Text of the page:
Highway to hell…


'I bet there was a story behind this.'

It was my 18th birthday. Many aeons ago of course! And my father gifted me something that was on top of my wish list. I am not aware if things have changed now in India but when I was a teenager, one could appear for a behind the wheel driving test after the age of 18 and I was gifted enrollment in one of the few ‘Driving Schools’ owned and managed by a dad and his two sons in our small city. It entailed the ‘uncle’ driving to our home at a specific time five days a week for a month to pick me up and teach me about clutch, brake, acceleration amidst rules and regulations. We drove only manual transmissions those days. Some days the ‘big brother’ would come and if the younger one came he was addressed by his name by all the learner drivers. He was still in his twenties you see. In India anyone who is or looks over the age of 30 unfortunately for him/her is addressed as aunty/uncle and anyone under is either the big brother/big sister. Names were used only for the pals/buddies.

Day one would entail driving a big bulky ungainly heap that was popular in the 1970s and 1980s though by the fourth and last week we would have proudly graduated to a very sleek new age sedan, basically covering four different types of vehicles over four weeks. On the day of my driving test at the RTO (Regional Transport Office) my boy friend came along with his friends to wish me luck as I went for a drive with my instructor and the person testing me. I knew I had a scope of failing if told  to stop on an incline managing the clutch and brake but luckily for me we didn’t drive to the hills. After a few question answer sessions came the trick question- ‘mam, can you change car tires?’ Huh! Seriously? No one, including the instructor had prepared me for that and with my heart dropping to my stomach I shook my head murmuring no. The instructor was asked, ‘you people don’t teach them tire changing ?’ This was the dude instructor, not the uncle or the big brother and he tried to make a joke while I interrupted saying, ‘I can’t change the tire but I sure can get it changed by the boyfriend.’ Surprises do not cease because I passed. Apparently my driving was perfect though I should watch the speed and marry the boyfriend. I took all the advices…and yes he changed a few tires too.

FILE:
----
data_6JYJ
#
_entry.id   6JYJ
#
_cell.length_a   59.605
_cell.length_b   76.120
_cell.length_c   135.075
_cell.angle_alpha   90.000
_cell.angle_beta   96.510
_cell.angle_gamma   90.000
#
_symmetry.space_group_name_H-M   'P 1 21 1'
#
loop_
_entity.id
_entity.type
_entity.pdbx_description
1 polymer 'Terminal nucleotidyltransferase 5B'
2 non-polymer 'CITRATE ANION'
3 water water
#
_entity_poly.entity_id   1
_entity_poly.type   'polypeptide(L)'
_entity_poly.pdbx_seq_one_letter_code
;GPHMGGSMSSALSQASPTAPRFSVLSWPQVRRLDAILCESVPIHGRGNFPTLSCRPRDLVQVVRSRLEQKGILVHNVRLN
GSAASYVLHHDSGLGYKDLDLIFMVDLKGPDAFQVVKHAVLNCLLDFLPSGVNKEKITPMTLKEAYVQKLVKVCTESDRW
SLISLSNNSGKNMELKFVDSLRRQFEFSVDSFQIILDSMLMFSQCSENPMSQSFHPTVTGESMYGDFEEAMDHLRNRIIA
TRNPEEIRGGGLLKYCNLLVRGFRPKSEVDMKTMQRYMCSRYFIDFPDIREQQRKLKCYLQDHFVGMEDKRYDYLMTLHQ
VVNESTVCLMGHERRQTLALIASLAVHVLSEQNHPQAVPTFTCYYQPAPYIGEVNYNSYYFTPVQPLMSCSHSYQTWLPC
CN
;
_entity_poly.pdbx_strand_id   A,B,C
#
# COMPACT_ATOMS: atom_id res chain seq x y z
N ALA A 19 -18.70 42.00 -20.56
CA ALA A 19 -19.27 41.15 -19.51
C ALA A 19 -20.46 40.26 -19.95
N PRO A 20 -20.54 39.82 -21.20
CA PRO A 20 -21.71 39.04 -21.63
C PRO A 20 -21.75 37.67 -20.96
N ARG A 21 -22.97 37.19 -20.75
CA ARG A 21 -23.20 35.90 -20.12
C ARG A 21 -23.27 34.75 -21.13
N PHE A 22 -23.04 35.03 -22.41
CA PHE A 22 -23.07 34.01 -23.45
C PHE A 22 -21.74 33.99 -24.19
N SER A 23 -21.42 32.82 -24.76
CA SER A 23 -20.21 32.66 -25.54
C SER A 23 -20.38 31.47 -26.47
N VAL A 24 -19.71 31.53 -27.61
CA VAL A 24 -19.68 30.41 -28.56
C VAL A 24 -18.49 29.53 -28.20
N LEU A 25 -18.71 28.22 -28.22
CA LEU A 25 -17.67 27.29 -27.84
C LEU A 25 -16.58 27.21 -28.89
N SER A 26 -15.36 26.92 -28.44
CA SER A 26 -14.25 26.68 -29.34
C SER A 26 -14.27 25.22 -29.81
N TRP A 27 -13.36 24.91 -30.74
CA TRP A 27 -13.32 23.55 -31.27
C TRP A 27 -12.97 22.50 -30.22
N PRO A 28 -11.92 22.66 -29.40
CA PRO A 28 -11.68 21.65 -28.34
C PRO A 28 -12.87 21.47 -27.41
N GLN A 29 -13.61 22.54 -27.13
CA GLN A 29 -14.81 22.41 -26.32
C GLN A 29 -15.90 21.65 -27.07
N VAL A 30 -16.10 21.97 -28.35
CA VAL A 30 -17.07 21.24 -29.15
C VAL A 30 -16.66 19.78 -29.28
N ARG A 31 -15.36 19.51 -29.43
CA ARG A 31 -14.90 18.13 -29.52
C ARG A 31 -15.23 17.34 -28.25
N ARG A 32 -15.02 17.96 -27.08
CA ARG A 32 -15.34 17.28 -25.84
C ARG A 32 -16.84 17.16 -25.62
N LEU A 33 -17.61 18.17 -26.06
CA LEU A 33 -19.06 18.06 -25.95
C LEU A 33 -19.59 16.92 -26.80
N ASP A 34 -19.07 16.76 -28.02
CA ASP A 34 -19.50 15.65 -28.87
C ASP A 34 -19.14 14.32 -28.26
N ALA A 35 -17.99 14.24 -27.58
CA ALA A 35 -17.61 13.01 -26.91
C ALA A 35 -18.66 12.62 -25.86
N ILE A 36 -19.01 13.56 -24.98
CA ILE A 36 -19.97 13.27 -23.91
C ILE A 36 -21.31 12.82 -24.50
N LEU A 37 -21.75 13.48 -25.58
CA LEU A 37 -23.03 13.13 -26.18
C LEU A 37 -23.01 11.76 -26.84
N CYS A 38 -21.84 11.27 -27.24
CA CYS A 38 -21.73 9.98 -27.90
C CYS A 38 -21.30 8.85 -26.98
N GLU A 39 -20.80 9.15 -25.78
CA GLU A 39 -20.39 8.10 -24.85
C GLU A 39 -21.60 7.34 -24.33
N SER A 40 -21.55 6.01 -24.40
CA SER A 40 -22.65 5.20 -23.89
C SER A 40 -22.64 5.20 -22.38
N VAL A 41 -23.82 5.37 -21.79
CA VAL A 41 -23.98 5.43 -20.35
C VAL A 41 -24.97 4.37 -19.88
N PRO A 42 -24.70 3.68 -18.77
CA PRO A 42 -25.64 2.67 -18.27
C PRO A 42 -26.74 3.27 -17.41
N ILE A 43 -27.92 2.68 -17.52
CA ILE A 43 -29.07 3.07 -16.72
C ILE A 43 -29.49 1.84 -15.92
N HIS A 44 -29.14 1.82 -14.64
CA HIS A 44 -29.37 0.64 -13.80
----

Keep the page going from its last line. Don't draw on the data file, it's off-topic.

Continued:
I might have mentioned in one of the previous blogs that when we plan, hope, anticipate, we should always look up to see if Gods are laughing. So you bet, they were in splits, laughing at what was coming next because you see we moved to a country where I couldn’t continue to drive on my International Driving Permit or Indian License after a certain time. So Vic Roads (RTO in India, DMV in the United States) in Melbourne Victoria, Australia, required that yours truly do a behind the wheel driving test to get an Aussie Driving License, after an online test and a hazard perception test and a ‘No Objection Certificate’ from my Indian Driving License Authority. Seriously! I was most indignant and while I did the needful I gently protested at the unfairness of it all. My friends with license from anywhere in the world USA, UK, Germany, the Netherlands, Japan and even tiny countries like Lesotho got an Aussie license across the table by presenting the license issued by their country and poor me, after years of competent driving on Indian roads of the 1990s amidst cars, trucks, buses, motorbikes, bicycles, rickshaws, cows, pedestrians, road side vendors and sometimes even people just standing and chatting was the one who needed to appear for a test. Highly amused at my disgruntled musings the Vic Road employee testing me laughed, ‘lady, where you come from even a blind person would get a license.’ Our reputation preceded us or so it seemed. So I zipped my mouth, did the test and needless to say, passed.